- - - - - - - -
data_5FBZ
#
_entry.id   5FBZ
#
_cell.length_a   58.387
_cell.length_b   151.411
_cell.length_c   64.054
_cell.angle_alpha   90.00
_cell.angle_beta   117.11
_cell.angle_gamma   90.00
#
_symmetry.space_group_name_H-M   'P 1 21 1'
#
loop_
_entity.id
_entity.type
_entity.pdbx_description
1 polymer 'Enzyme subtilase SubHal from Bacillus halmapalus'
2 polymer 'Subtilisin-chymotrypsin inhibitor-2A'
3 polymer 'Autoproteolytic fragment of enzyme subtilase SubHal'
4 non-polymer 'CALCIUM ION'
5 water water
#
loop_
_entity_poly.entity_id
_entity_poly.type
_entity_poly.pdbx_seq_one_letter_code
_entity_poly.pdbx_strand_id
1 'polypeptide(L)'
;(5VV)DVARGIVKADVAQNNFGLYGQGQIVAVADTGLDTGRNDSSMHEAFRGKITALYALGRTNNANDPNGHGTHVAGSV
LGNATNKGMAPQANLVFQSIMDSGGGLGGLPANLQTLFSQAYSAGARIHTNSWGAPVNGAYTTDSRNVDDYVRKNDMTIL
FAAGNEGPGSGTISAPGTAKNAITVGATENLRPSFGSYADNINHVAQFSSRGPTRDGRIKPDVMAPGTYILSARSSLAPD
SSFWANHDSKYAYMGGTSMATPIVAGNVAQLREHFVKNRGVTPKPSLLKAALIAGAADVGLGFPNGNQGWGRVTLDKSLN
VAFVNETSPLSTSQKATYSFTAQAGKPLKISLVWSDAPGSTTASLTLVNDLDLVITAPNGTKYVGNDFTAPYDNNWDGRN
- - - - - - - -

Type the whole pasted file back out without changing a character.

data_5FBZ
#
_entry.id   5FBZ
#
_cell.length_a   58.387
_cell.length_b   151.411
_cell.length_c   64.054
_cell.angle_alpha   90.00
_cell.angle_beta   117.11
_cell.angle_gamma   90.00
#
_symmetry.space_group_name_H-M   'P 1 21 1'
#
loop_
_entity.id
_entity.type
_entity.pdbx_description
1 polymer 'Enzyme subtilase SubHal from Bacillus halmapalus'
2 polymer 'Subtilisin-chymotrypsin inhibitor-2A'
3 polymer 'Autoproteolytic fragment of enzyme subtilase SubHal'
4 non-polymer 'CALCIUM ION'
5 water water
#
loop_
_entity_poly.entity_id
_entity_poly.type
_entity_poly.pdbx_seq_one_letter_code
_entity_poly.pdbx_strand_id
1 'polypeptide(L)'
;(5VV)DVARGIVKADVAQNNFGLYGQGQIVAVADTGLDTGRNDSSMHEAFRGKITALYALGRTNNANDPNGHGTHVAGSV
LGNATNKGMAPQANLVFQSIMDSGGGLGGLPANLQTLFSQAYSAGARIHTNSWGAPVNGAYTTDSRNVDDYVRKNDMTIL
FAAGNEGPGSGTISAPGTAKNAITVGATENLRPSFGSYADNINHVAQFSSRGPTRDGRIKPDVMAPGTYILSARSSLAPD
SSFWANHDSKYAYMGGTSMATPIVAGNVAQLREHFVKNRGVTPKPSLLKAALIAGAADVGLGFPNGNQGWGRVTLDKSLN
VAFVNETSPLSTSQKATYSFTAQAGKPLKISLVWSDAPGSTTASLTLVNDLDLVITAPNGTKYVGNDFTAPYDNNWDGRN